It is not Ludlow though, merely ‘Sir Roy Strong’s Ludlow’. A well preserved playpen for the Metropolitan elite when they want to play country. I used to shop there, and wondered why the cheesemongers beautiful hand-made glass windows were smashed in periodically, why the local paper carried reports of violent town centre fights with knives – were the liberal elite who occupied these houses really so unruly?
Many years ago the railway came to Ludlow. It coursed its path a respectful distance from the mansions of the wealthy wool merchants, on the outskirts of town. Today, if you walk to the edge of town, past the twee Wisteria Cottages, the Dower Houses, the Court Houses, you will come to open fields. What wonderful lives these people must live, surrounded by such beauty. A the edge of the fields are thickets of tall trees. Walk towards those trees one day – for unless you fall upon the little-known underpass at Rock Lane, it is the only chance you will have to access Ludlow’s real secret from ‘Sir Roy Strong’s Ludlow’. Through the trees are paths, paths beaten down by hundreds of feet, nay thousands. Not gentile dog walkers; human beings, in search of food.
You see, the other side of those railway tracks, the ‘wrong side of the tracks’ indeed, was built a secret Ludlow. One that is never mentioned. Hidden more successfully from liberal eyesight than ever was the railway. Multiple thousands of Ludlow inhabitants live there; in houses, when they own them, of an average value of £84,368 . Many times more than live in the Disneyworld playpen. You will have found the Sandpits Estate. Or ‘The Pits’ as it is known for good reason.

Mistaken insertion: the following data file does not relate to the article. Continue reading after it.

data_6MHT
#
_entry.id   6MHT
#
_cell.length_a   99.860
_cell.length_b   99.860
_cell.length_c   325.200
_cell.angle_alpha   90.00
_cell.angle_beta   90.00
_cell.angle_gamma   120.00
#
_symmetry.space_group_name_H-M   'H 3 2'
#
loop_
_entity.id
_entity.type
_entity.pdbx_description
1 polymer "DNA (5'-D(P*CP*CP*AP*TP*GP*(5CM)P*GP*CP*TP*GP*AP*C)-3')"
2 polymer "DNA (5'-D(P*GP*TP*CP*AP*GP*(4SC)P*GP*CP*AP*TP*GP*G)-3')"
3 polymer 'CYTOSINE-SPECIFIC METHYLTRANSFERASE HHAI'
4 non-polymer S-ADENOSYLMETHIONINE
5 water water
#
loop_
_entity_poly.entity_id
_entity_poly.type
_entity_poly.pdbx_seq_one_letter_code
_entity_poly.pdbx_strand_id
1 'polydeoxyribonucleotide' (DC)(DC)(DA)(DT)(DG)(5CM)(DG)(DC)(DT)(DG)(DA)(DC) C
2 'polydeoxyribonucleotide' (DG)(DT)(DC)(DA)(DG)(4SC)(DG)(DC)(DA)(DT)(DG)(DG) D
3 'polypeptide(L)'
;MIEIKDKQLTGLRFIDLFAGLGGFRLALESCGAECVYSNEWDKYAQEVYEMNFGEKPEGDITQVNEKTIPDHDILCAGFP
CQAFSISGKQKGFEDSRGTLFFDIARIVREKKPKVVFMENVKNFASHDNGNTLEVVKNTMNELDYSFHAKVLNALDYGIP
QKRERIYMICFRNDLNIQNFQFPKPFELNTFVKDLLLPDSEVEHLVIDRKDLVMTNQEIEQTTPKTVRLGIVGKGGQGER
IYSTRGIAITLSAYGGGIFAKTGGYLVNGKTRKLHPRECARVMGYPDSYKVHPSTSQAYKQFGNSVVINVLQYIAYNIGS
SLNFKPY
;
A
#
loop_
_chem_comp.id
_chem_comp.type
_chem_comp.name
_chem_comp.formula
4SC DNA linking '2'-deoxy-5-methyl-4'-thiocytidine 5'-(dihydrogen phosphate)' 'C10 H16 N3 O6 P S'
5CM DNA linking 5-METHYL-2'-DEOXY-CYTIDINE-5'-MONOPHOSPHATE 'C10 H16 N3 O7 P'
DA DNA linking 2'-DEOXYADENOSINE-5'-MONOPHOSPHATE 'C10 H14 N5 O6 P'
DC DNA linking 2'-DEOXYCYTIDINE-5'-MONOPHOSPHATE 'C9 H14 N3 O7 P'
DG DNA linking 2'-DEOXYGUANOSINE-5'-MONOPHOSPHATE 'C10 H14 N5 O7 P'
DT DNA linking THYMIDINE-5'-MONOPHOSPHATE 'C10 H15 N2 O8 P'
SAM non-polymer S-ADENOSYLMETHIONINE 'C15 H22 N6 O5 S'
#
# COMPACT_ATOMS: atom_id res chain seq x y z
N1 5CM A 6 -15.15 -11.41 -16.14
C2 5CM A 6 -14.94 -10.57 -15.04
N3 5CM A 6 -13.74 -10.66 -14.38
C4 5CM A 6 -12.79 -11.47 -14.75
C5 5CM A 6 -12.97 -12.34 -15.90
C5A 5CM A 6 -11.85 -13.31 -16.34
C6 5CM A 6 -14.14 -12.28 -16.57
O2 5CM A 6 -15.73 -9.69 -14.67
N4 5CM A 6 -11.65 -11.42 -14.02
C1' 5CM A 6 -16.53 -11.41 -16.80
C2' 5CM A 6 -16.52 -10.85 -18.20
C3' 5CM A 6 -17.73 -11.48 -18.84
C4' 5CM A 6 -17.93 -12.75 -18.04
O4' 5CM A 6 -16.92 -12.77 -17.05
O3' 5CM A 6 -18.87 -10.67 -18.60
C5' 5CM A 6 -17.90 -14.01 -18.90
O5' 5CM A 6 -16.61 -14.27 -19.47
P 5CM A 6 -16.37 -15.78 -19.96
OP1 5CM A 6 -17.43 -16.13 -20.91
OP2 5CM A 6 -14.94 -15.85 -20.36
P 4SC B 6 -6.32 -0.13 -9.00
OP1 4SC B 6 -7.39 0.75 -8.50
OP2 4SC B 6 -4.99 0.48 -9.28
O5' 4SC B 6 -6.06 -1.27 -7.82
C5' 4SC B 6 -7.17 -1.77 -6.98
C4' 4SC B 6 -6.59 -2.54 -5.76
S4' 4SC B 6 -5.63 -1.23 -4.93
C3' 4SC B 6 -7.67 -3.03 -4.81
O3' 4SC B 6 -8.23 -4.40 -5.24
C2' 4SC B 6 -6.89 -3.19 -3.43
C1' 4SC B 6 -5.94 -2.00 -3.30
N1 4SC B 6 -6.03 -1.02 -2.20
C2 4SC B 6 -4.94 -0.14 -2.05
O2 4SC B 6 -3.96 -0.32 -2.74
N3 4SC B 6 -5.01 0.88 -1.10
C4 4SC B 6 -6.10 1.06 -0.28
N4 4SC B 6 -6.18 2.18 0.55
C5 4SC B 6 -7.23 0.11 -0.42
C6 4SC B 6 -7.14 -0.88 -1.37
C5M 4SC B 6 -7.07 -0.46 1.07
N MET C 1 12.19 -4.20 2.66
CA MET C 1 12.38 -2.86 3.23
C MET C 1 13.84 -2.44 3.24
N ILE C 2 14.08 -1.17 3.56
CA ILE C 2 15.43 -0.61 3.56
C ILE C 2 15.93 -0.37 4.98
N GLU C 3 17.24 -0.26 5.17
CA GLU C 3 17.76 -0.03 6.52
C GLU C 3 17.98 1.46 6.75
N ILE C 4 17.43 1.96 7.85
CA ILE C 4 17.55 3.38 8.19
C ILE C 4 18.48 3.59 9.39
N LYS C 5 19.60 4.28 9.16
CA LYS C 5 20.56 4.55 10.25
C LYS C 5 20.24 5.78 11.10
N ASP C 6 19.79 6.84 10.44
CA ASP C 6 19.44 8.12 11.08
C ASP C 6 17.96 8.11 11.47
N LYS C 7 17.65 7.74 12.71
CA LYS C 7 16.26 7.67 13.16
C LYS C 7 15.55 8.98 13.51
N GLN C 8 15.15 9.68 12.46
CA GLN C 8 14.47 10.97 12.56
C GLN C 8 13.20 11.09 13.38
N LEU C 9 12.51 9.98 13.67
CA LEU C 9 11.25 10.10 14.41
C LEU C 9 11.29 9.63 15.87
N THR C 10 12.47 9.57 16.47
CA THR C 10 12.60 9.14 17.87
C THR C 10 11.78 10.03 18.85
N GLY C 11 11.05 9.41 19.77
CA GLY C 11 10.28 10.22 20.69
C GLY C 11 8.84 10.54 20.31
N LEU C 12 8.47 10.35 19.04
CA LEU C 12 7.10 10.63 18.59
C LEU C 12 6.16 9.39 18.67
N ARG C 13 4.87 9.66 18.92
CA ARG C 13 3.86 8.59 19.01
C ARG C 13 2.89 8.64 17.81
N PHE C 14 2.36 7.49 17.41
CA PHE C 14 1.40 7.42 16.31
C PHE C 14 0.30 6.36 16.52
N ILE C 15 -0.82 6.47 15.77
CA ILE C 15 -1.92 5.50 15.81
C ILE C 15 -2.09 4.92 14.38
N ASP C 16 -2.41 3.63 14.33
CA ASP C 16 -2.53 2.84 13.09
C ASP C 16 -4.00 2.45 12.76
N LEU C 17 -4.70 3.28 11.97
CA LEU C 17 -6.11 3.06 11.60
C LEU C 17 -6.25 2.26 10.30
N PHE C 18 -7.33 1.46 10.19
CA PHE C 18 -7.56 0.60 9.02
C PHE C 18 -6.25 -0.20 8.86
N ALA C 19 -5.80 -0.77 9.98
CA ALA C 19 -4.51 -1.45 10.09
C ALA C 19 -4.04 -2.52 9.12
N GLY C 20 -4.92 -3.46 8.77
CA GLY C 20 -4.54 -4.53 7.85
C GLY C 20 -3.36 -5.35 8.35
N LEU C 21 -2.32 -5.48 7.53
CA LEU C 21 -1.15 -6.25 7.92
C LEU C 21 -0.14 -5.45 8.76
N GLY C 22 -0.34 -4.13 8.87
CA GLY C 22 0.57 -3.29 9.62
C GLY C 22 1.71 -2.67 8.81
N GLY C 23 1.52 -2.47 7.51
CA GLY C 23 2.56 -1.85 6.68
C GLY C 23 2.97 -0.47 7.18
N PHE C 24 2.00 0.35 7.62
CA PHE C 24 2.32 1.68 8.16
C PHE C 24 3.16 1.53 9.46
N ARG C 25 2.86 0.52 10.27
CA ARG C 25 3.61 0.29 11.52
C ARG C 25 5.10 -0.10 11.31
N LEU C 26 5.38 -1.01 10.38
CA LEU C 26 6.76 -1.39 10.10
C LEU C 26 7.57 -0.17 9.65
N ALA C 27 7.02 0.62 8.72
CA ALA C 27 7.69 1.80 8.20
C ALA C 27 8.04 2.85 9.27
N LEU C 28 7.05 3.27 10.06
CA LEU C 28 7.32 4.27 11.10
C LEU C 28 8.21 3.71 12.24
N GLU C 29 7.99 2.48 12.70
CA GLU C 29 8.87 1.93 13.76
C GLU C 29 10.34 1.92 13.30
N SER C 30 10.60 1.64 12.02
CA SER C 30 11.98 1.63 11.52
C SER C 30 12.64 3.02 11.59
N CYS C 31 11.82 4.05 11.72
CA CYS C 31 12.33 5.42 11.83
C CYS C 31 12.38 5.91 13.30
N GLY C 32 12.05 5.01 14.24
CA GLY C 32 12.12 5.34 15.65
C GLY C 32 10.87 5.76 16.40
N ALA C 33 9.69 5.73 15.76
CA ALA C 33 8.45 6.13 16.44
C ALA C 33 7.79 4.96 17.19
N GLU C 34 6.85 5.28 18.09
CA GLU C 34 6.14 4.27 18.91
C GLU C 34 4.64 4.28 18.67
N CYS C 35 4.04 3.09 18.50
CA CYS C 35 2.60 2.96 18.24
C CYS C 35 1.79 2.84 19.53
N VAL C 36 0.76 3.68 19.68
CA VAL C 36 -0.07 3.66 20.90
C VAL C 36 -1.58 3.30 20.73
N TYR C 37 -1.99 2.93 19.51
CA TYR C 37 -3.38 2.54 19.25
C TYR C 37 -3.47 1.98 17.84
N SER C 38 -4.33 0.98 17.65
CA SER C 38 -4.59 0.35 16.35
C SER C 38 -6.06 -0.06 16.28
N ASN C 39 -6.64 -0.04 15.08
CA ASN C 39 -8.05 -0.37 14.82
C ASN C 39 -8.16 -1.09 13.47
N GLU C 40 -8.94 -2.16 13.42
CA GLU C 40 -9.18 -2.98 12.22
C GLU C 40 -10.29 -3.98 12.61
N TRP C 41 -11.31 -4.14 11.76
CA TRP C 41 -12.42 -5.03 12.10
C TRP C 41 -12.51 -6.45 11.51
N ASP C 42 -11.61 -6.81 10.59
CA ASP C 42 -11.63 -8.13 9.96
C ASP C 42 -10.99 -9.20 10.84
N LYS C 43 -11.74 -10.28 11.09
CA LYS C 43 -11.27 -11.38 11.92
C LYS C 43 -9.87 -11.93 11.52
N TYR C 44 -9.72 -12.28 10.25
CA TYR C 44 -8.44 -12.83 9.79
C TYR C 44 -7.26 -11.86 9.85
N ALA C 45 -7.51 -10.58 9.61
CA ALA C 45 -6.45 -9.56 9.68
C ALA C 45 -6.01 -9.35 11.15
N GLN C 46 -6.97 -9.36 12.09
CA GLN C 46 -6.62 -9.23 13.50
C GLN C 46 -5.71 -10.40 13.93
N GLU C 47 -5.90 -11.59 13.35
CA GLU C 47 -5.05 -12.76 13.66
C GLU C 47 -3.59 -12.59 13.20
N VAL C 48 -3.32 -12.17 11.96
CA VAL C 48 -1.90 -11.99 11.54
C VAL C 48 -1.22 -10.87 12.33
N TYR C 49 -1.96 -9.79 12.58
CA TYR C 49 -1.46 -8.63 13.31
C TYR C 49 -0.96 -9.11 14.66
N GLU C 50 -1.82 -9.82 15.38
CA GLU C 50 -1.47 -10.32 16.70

Tesco’s knew they were there. Tesco’s knew that the inhabitants were overwhelmingly unemployed. Michelin starred restaurants prefer to hire Jemima on her gap year than a girl who has rarely eaten at a table, much less waited on one. Antique shops have little use for a sales assistant who privately aspires to a DFS sofa. Tesco’s knew that ‘The Pits’ possessed two shops in those days, a news-agent and tobacconist and a Spar shop. They knew, too, that the inhabitants would buy own brand ‘Value Added’ sausages in preference to the overpriced organic paprika and Chianti offerings on sale in what had become a ‘gourmet food market’ rather than the food market hosted by old Ludlow.
Tesco’s won in the end, and they built what the cognoscenti refer to as ‘Tesco’s Revenge’. Possibly the ugliest building in Ludlow. A zinc sheeted monstrosity that owes its architecture to the cattle sheds it replaced. The architects tried hard with the verbal hyperbole. Allegedly it follows ‘the flowing lines of Corve Street blending seamlessly into the landscape’. Like Hell.
It is a brutally functional temple of chicken nuggets, DVDs, cheap paint, and top up cards for your mobile phone. A cheap cafe too, with sticky buns and strong tea. It is packed every day. Aisles full of overflowing trolleys. An overwhelming commercial success. In spite of the noisy liberals who insisted that Tesco’s was neither wanted nor needed in their playground.
Do any of you know Totnes well enough to tell me whether the same hidden demographics apply there? Are there really only Fair Trade coffee drinkers living there?